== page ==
Homemade Baby Food for Two (or more)

Homemade Baby Food for Two (or more)

Homemade Baby Food for Two (or more)With two babies, there is a need for more of everything and even on sale the cost of those little jars of baby food can add up fast when you are buying in duplicate (or more).  However, the cost savings is only one reason.  Other great reasons to make your own food is that you have complete control of the ingredients, you can choose to use only organic ingredients if you want, you can provide foods that aren’t available in jars and there are no added preservatives or fillers.  So why not make it yourself?

While it’s not for everybody, it is really not that hard to do.  Making your own baby food does not have to be all or nothing.  You can make some of your own baby food and supplement with food bought at the store.  When you have twins (or more) you have to do what works for you!  Here are some tips on how to get started doing it yourself and which foods are worth it and which are not.

Around 4-6 months you will likely get the ok from your pediatrician to start your baby on solid food.  Of course, at this stage, solid is a bit of a misnomer.  First foods should run off of the spoon like a liquid.  When you are just starting solids eating is more about learning to take food off of a spoon instead of out of a bottle.  There are many books and websites available for reference, and of course you should always follow your pediatricians recommendation for allowed foods and order of introduction.

Two great choices for your first attempt are bananas or avocado.  YES avocado.  It is not sold in a jar but it is a fantastic first food!  Pick one of these or another based on your preference.  Since they likely won’t be eating much you can make mini batches.  A 1-cup size self contained blender is a good choice for these first batches.  If you don’t want to buy a separate small appliance, go to the website of your blender manufacturer and look for small jars (8 oz size is offered by Oster).

Start with washing your hands and then, if you are making banana, simply peel it, put it in the blender and puree.  Banana’s get thin quickly so you may not even need to add water.  Check the consistency.  If it doesn’t run off the spoon add a small amount (1 tsp -1 Tbsp) of water and blend again.  That’s it, baby food made!  Avocado is not much different.  Cut the avocado in half, scoop out the flesh and blend with a small amount of water.  In the beginning you may also want to pass your pureed food through a fine mesh sieve to make sure there aren’t any lumps.   You are now ready to feed your babies.  Just put a tablespoon or two into a small dish for feeding and save the remainder in small plastic containers in the fridge for up to 3 days or pour into ice cube trays cover and freeze.  You should not save food that has been exposed to saliva.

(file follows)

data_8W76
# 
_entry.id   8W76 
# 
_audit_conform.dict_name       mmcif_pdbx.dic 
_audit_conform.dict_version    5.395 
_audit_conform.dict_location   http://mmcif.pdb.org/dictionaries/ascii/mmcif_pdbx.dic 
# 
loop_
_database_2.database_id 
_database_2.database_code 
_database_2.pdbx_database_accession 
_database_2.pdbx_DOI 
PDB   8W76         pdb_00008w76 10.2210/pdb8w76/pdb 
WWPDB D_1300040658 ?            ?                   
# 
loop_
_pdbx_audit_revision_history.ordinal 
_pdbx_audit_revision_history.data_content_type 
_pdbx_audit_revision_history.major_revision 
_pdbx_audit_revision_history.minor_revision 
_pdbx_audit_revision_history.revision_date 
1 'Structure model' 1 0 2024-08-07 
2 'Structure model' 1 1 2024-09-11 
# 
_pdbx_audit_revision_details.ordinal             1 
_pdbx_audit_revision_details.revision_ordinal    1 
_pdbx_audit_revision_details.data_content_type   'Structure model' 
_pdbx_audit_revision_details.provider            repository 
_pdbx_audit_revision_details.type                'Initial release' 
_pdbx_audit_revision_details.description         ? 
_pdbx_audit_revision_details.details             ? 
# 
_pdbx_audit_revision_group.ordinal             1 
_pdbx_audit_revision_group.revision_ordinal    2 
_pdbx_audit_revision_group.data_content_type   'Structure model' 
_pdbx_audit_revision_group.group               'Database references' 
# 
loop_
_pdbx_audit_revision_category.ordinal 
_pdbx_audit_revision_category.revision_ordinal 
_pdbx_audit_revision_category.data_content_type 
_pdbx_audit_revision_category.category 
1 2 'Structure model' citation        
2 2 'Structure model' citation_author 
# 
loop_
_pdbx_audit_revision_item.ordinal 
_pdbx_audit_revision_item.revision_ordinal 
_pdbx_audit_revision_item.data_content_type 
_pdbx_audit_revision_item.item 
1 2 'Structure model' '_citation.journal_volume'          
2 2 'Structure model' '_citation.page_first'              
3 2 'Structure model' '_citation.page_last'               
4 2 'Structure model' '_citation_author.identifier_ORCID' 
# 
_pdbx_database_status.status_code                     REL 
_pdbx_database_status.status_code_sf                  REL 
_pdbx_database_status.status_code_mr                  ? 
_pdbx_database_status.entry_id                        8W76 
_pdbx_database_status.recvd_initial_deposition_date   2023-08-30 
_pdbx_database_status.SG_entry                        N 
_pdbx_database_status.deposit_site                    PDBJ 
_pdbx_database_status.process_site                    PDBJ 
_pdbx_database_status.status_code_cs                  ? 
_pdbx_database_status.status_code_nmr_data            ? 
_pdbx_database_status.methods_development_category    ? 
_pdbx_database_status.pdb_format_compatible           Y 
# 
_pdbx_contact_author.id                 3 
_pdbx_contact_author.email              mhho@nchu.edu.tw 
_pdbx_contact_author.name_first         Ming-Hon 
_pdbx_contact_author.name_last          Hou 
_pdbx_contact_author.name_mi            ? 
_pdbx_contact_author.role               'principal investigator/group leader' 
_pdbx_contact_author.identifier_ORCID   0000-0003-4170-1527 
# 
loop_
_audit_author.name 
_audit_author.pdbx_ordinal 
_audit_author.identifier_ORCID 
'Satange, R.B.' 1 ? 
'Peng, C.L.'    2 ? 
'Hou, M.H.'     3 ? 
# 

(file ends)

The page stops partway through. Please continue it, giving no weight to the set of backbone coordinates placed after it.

When you are first starting out use the 4-day rule anytime you are introducing a new food.  Don’t introduce another food until you have tried the new one for 4-days.  Food choices will depend on your little ones ages.  Refer to an online resource like http://www.homemade-baby-food-recipes.com/index.html or a book like Super Baby Food by Ruth Yaron.

While making your own food is a great way to save money, there are some foods that are not very cost effective, are more difficult to process, or just very difficult to find.  For instance, if you want to stay with organic foods, you may find that it is more cost effective to buy your apples and pears in a jar, because the yield is low, especially when your babies are of an age that requires steaming them first.  Green beans and meats can be a bit tricky to get to the correct consistency.  Also, depending on where you live some foods may not be available ‘fresh’.  For instance, I was unable to locate fresh peas in any of my local markets.

The most cost effective foods to make at home are carrots and sweet potatoes.  You can get them at a good price (even when buying organic) and the yield is good.  To prepare carrots or sweet potatoes (yams).  Peel them (or scoop flesh of sweet potato out after cooking), roast in the oven or steam until soft and then puree.  Sweet potatoes take quite a bit of water to get to the correct consistency for ‘stage 1’.  Also, if you are freezing the food, make it thick because it will thin out upon thawing.

If you can’t find what you want fresh, it is OK to use frozen fruits or vegetables for preparation of baby food.  If you do, cook them (if necessary) from frozen, process them, and feed them within 3 days or put them in the freezer immediately after preparation.

You may find warnings regarding nitrates in vegetables prepared at home, specifically carrots, spinach, beets, green beans, and squash; the concern is that they may nitrate poisoning resulting in methemoglobinemia.  According to the American Academy of Pediatrics, “home-prepared infant foods from vegetables (eg, spinach, beets, green beans, squash, carrots) should be avoided until infants are 3 months or older, although there is no nutritional indication to add complementary foods to the diet of the healthy term infant before 4 to 6 months of age.”   Since you are not starting on solids until after 3 months, there should be nothing to worry about.

Once your your twins have tried a variety of new foods using the 4-day wait rule and are eating well, you can also stock up on their favorites by making big batches and freezing it.   When the babies are a little older you can start pureeing or finely chopping whatever you are making the rest of the family for dinner.   The best part of making your own baby food is that you know exactly what is going into what your kids are eating!

 

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